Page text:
We received some support for an exchange visit with our friends in Yogyakarta – Lifepatch – from the British Council, so we visited for a few weeks in February 2020.  Yogyakarta is a smallish – for Indonesia – city of around half a million residents. It’s also home to many students and dozens of Universities. It’s also the only remaining city in the country which still has a royal family, which supported the country’s struggle for independence and consequently gained a special status within Indonesia, which led to increased funding for culture, so it’s art scene is particularly strong, both contemporary and traditional.


the market steps

We’d wanted to work with our friends at Lifepatch, a ‘citizen’s initiative for art, science and technology’, a collective of artists, technologists, activists, architects and other interested parties who are firmly embedded in Jogja’s scene. We’d visited last year briefly, after meeting Lifepatch artist Ferial Affif in the UK and making an instant connection, so when the British Council opportunity came up, we jumped at it.  With our minor obsession for all things relating to markets, we decided that we’d like to investigate Jogja’s markets and contrast and compare with our own, with 2 Lifepatch artists making a return visit to see what Birmingham’s markets have to offer. Obviously they’re quite different.

Ferial sitting at a market pitch

Beringharjo market is a traditional market, not far from the Malioboro tourist area of the city. One side is more ‘touristy’ with rather overpriced batiks dominating, and often visited by the modest amount of foreign and less modest amount of domestic tourists that visit the city. The other side is much more a traditional market, with cheap fruit, veg, meat and fish, spices and all kinds of dry goods and bits and bobs on offer. I think you can guess which side we concentrated our efforts on.

We noticed that the market is predominantly run by women.  Stallholders, hawkers and also the, often elderly, women who carry stuff around for stallholders and customers. Backs bent and weighed down by loads a much younger person might struggle to carry, these women were literally holding the market up and together. Being a place where there is some tourist footfall, as well as a lot of students, the people at the market seemed quite accustomed to having their pictures taken. There not being too many white folk around, we found ourselves frequently appearing in other people’s selfies, too.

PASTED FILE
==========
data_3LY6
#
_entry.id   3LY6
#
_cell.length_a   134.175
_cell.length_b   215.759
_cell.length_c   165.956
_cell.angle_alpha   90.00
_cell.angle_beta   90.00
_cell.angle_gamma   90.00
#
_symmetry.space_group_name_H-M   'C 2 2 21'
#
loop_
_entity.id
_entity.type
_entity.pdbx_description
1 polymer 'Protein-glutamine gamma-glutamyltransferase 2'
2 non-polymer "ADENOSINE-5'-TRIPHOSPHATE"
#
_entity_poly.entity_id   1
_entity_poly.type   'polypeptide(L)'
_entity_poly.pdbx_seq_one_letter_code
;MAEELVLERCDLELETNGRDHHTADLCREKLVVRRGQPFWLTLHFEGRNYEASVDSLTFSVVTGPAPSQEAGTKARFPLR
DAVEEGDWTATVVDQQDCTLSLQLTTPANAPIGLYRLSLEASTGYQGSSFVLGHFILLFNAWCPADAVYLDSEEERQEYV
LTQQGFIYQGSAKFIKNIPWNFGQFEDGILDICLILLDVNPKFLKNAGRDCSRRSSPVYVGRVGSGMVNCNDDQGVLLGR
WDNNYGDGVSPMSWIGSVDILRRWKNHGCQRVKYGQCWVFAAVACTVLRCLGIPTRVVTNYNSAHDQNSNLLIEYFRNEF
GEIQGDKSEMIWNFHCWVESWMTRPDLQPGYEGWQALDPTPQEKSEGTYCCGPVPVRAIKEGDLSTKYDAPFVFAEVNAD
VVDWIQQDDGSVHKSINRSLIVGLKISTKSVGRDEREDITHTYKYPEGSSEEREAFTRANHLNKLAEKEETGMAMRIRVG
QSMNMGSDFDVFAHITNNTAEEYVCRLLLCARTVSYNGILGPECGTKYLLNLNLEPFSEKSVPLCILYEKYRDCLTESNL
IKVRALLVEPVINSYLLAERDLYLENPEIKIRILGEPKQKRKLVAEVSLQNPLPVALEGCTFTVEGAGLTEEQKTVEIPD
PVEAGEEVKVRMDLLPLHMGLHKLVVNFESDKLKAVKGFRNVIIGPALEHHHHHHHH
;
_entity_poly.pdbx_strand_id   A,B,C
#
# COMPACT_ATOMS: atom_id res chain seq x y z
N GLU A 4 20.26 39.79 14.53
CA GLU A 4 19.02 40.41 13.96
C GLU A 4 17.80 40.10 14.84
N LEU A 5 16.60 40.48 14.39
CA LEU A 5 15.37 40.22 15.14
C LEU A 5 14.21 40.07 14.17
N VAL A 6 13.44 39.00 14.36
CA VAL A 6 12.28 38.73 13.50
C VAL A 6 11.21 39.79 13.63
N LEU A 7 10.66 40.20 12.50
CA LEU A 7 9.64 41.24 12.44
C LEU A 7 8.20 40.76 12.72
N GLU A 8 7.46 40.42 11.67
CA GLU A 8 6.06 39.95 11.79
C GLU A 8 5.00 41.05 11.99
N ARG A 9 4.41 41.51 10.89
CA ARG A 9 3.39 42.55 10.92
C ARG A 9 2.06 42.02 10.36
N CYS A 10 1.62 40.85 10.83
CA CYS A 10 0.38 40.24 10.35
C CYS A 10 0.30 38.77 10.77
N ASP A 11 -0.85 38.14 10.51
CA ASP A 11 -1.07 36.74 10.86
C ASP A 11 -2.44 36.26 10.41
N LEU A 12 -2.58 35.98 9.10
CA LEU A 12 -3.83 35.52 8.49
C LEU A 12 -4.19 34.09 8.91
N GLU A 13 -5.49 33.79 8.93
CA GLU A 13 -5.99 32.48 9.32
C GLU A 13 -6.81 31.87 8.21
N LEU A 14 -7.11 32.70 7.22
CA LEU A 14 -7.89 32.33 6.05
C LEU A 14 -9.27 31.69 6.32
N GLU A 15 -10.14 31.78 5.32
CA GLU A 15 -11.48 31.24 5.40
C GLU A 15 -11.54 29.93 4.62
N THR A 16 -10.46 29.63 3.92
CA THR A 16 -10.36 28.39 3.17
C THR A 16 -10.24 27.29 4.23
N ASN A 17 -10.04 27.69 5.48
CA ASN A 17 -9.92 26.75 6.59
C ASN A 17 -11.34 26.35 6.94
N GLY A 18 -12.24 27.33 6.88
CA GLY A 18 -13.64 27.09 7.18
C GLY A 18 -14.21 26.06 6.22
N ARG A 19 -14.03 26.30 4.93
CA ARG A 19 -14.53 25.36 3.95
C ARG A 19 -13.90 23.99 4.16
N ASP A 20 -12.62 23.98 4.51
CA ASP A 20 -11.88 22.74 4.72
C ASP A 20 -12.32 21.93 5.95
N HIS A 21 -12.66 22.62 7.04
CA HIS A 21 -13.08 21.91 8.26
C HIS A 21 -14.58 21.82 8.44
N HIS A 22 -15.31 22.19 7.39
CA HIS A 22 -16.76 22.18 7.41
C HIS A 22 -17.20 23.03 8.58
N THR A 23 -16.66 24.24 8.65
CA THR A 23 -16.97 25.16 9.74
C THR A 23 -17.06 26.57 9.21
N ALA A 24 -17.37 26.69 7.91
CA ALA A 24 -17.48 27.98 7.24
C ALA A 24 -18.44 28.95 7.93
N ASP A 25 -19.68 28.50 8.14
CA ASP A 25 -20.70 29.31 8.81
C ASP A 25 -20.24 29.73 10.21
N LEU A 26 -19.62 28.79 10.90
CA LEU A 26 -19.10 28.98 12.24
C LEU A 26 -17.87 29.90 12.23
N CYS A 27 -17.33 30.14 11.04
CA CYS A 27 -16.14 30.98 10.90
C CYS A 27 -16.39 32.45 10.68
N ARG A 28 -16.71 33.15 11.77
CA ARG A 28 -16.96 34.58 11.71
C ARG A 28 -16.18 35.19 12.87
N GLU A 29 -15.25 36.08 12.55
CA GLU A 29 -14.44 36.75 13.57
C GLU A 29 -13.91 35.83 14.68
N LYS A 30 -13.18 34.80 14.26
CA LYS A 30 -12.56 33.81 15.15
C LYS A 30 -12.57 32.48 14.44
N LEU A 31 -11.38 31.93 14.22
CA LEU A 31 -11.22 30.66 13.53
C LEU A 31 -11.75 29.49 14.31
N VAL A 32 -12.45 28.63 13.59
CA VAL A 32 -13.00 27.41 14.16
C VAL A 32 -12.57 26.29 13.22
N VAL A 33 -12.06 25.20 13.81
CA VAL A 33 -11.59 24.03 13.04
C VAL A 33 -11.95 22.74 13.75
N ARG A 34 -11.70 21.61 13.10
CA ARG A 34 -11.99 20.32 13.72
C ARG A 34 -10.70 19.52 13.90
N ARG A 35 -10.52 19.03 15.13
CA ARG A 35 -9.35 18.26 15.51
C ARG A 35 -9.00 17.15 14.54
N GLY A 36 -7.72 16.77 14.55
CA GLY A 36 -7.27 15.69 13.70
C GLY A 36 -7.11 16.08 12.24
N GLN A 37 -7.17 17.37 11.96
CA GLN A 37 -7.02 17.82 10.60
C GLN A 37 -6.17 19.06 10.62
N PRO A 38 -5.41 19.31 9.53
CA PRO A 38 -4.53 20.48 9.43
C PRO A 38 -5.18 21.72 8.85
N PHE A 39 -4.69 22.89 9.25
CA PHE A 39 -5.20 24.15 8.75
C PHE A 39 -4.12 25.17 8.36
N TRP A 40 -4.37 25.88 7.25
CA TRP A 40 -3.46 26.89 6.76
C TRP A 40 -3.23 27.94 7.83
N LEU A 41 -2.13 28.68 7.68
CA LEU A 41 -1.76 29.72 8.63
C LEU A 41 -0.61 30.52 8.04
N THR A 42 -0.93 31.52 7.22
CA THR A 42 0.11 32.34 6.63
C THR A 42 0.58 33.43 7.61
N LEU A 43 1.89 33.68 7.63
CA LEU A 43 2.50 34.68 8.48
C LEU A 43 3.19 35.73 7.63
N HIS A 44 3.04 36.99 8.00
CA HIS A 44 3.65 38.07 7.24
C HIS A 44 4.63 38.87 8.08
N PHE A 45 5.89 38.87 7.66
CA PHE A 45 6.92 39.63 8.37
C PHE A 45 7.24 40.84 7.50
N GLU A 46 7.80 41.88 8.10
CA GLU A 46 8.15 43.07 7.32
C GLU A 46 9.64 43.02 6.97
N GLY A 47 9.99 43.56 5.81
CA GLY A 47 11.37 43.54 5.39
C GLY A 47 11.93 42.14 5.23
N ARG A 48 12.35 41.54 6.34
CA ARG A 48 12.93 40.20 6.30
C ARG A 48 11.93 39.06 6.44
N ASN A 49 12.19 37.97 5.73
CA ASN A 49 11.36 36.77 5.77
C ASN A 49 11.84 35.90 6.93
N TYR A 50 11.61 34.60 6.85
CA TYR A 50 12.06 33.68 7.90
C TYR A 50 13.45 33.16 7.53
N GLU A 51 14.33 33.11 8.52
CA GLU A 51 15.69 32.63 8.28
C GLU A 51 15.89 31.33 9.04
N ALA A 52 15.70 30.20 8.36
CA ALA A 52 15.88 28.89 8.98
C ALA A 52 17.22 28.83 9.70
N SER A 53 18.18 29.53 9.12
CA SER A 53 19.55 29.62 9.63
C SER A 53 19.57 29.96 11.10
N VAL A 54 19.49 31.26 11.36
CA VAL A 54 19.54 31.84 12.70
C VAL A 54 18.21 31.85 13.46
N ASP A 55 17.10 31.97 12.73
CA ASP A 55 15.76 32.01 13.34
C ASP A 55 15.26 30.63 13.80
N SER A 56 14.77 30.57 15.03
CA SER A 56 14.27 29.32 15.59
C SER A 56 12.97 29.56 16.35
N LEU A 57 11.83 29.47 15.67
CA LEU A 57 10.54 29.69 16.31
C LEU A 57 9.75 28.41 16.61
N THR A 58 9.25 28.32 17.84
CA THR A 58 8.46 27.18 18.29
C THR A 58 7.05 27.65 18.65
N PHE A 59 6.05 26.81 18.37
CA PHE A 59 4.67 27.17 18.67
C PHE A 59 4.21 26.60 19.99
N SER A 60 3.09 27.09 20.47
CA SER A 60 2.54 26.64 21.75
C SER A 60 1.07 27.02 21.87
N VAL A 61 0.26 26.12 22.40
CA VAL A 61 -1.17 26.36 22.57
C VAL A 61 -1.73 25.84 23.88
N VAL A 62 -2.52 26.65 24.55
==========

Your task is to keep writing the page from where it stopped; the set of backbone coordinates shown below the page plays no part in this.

We began to think about what we could do in return for the welcome and good humour of these people, something to celebrate them and perhaps to make them feel special. After much debate and conversation between us and Ferial, we decided that, as well as taking photographs, wouldn’t it be nice to give them, too. We talked about ways in which this could be done appropriately, and how we could acknowledge the strength of these people and their contribution to their community.  We spent more time at the market, visiting every day at different times as it runs pretty much 24/7, and began to make friends with some of the workers – it was quite unusual to see Western people turning up every day, and we became regulars at Tati’s snack stall just outside the market.  We came up with a plan.

We would return to some of the people we had met and we would photograph them again. After much debate we decided to ask them if they would write their name on their right hand, and how long they had been working the market on their left, while holding their hands out ‘as if they were going to hug the camera’. In this way they would become more visible, while acknowledging their hard work and length of service.  We would then print the images, frame them and return them to the people. Nopal had the bright idea that we could even print them onto t-shirts, an offer we accepted gladly. We went out to ‘gift’ these images back one morning and they were received with much enthusiasm and joy.

Watch out for part 2, when our Indonesian buddies come to Birmingham to work with us in our markets, once the current health crisis is resolved.

Thanks to British Council Connections Through Culture programme for supporting this project.